Perfectionism is not the same thing as conscientiousness.
For example, in a recent study of older adults, perfectionism was both associated with increased risk of mortality whereas conscientiousness was associated with decreased risk of mortality (Fry & Debats, 2009).
Perfectionism often results in avoidant coping – leading to people being less contentiousness!
Perfectionism is not only a risk factor for developing psychological disorders like depression, anxiety and eating disorders, but it can also be a poor prognostic factor for treatment success (unless it is actually dealt with in treatment, which we can do).
Cognitive Behavioral (CBT) Model of Clinical Perfectionism
I thought I’d explain some of the psychological mechanisms involved in clinical perfectionism:
- The person’s self worth is often overly dependent on one area (e.g., Person’s self worth is almost solely dependent on academic success, career success, or shape/weight/eating).
- Perfectionists often have inflexible standards and dichotomous thinking (e.g., getting one B grade among many A grades feels like evidence of being a complete failure).
- When clinical perfectionists meet their standards, they typically reappraise the standards as having been insufficiently demanding (and therefore never feel good enough).
- When clinical perfectionists fail to meet their standards, they typically engage in self criticism rather than self compassion. We know from research studies that self criticism depletes willpower (hence a possible pathway from: higher perfectionism > higher self criticism > lower conscientiousness)
- Clinical perfectionists often use counterproductive safety behaviors that actually make their situation worse. For example, they may do some or all of the following:
- constantly compare their performance relative to others
- get stuck on details that don’t matter that much
- avoid objective performance feedback
- do excessive checking (which increases perceptions of possible danger and can impair memory).
(It’s common for people to do a combination of excessive checking/comparing and avoiding feedback. For example, sometimes excessively weighing self and sometimes avoiding weighing self).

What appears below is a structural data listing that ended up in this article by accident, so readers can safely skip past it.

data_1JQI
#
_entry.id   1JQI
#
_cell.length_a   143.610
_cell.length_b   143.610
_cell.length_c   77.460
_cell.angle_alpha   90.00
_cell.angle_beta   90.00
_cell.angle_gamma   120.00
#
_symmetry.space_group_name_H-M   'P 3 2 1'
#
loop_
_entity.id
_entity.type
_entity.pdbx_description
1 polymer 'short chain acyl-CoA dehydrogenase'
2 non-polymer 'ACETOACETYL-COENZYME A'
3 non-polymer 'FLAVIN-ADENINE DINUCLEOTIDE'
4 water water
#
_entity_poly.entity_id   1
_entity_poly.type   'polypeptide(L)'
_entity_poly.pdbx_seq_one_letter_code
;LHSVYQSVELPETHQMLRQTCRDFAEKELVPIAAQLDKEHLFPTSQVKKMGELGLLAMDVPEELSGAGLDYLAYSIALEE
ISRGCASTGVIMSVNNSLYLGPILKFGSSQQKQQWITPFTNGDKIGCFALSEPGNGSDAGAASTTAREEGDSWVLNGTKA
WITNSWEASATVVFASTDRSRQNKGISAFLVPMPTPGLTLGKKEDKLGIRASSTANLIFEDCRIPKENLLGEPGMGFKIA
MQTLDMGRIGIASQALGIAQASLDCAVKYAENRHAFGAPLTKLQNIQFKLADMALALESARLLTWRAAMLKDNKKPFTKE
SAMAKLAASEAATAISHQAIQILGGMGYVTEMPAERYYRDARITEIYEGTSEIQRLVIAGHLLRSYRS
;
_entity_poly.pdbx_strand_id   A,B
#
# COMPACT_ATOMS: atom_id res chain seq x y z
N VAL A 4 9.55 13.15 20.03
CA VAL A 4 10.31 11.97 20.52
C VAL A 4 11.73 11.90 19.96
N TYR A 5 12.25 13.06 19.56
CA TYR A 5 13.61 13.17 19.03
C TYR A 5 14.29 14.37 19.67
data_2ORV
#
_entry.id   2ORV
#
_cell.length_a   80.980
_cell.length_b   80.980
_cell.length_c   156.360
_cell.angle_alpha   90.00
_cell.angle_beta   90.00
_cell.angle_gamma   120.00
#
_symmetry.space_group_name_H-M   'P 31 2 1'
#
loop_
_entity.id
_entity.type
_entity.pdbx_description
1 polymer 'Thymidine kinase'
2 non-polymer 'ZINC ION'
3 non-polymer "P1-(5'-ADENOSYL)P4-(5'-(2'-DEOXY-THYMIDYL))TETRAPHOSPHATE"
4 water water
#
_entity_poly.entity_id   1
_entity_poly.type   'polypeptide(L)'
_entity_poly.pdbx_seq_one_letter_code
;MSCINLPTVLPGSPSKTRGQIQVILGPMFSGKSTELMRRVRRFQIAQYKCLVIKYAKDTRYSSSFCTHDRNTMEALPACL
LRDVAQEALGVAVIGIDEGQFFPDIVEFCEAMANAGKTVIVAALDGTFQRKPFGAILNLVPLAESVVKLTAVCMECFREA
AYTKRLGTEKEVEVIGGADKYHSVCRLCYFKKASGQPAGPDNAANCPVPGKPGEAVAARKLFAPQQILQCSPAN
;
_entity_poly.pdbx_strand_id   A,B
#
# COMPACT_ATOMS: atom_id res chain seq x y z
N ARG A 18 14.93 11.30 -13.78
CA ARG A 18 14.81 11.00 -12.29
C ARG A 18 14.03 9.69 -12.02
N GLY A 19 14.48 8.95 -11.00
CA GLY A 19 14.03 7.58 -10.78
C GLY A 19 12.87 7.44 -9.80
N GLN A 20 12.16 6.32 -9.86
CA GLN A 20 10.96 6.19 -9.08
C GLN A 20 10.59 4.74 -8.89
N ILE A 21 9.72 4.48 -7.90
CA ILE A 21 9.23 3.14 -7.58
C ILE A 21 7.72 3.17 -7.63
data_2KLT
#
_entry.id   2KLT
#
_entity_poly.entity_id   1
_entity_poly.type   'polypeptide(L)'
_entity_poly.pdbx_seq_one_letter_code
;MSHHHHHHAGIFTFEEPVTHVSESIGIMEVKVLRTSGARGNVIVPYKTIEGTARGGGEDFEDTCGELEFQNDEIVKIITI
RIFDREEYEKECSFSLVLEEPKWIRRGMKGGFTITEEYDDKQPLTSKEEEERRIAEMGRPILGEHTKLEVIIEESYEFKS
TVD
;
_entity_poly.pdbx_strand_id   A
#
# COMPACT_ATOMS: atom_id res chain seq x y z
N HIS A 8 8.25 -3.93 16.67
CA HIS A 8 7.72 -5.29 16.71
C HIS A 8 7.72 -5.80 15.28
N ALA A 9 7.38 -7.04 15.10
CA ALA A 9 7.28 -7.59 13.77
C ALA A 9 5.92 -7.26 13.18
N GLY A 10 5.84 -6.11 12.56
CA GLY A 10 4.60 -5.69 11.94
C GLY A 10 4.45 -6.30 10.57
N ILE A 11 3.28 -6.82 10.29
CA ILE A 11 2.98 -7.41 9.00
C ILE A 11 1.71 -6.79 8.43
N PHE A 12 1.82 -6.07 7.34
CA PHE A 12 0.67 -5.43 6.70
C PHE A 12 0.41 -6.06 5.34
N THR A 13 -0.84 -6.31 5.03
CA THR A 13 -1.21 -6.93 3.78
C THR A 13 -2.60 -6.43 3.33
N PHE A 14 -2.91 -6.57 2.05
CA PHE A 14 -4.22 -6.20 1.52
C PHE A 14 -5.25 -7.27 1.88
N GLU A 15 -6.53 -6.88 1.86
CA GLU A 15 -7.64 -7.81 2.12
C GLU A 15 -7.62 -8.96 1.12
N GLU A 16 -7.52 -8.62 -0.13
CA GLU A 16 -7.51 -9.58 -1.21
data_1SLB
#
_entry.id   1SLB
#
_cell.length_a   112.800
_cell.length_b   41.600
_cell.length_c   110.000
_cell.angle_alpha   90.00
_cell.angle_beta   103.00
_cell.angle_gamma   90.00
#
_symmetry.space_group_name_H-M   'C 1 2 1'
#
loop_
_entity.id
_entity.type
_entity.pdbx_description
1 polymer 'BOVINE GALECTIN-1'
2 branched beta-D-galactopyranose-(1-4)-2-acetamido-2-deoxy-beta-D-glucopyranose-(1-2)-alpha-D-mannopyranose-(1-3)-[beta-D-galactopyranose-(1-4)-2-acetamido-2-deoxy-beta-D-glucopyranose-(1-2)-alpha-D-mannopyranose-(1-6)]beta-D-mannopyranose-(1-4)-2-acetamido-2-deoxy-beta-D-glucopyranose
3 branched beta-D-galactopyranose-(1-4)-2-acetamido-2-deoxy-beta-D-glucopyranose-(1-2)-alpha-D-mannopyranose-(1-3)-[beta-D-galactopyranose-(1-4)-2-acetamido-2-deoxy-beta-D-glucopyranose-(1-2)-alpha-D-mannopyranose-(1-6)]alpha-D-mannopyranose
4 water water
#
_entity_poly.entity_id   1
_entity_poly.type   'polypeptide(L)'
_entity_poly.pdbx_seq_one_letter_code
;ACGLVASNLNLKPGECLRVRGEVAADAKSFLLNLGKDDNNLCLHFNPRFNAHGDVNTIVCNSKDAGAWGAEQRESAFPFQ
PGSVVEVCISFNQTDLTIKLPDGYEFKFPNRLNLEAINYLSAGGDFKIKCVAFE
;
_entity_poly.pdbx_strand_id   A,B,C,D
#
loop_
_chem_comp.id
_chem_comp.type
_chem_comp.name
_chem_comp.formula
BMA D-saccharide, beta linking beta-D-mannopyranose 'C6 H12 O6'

- Clinical perfectionists sometimes avoid situations and tasks when they fear they might not be able to meet their own standards (this can result in missing out on opportunities or might create problems in their life or relationships).
Treatment for Perfectionism
- Treatment for perfectionism doesn’t necessarily involve reducing your own standards (e.g., a very capable student might still aim to get As) if the standards are attainable without causing distress or impairment.
It does typically involve:
- Reducing the extent to which self evaluation is exclusively based on meeting your own personal standards.
- Reducing the extent to which self esteem is based on only one or very few domains (e.g., work performance and weight/shape/eating) (Try some self help right now with this simple exercise).
- Helping the person reduce dichotomous thinking, selective attention, and other cognitive biases, and increase cognitive flexibility.
- Helping the person reduce self criticism.
- Helping the person learn how to resolve tension between goal striving and avoidance tendencies.
- Helping the person shift focus and effort away from unattainable goals.
- Experimenting with investing time & energy into goals that are not performance related.
- Doing behavioral experiments so that the person can see what it’s like to not use their current safety behaviors.
- Addressing underlying Assumptions & Negative Core Beliefs.
- Because perfectionism can get in the way of treatment for depression, anxiety, and eating disorders, it should typically be addressed early in treatment.
Book Recommendation (Available as a kindle ebook to read on your computer or kindle)
Read Another Post About: 21 Days of Tips about Willpower, Cognitive Behavioural Therapy (CBT), Perfectionism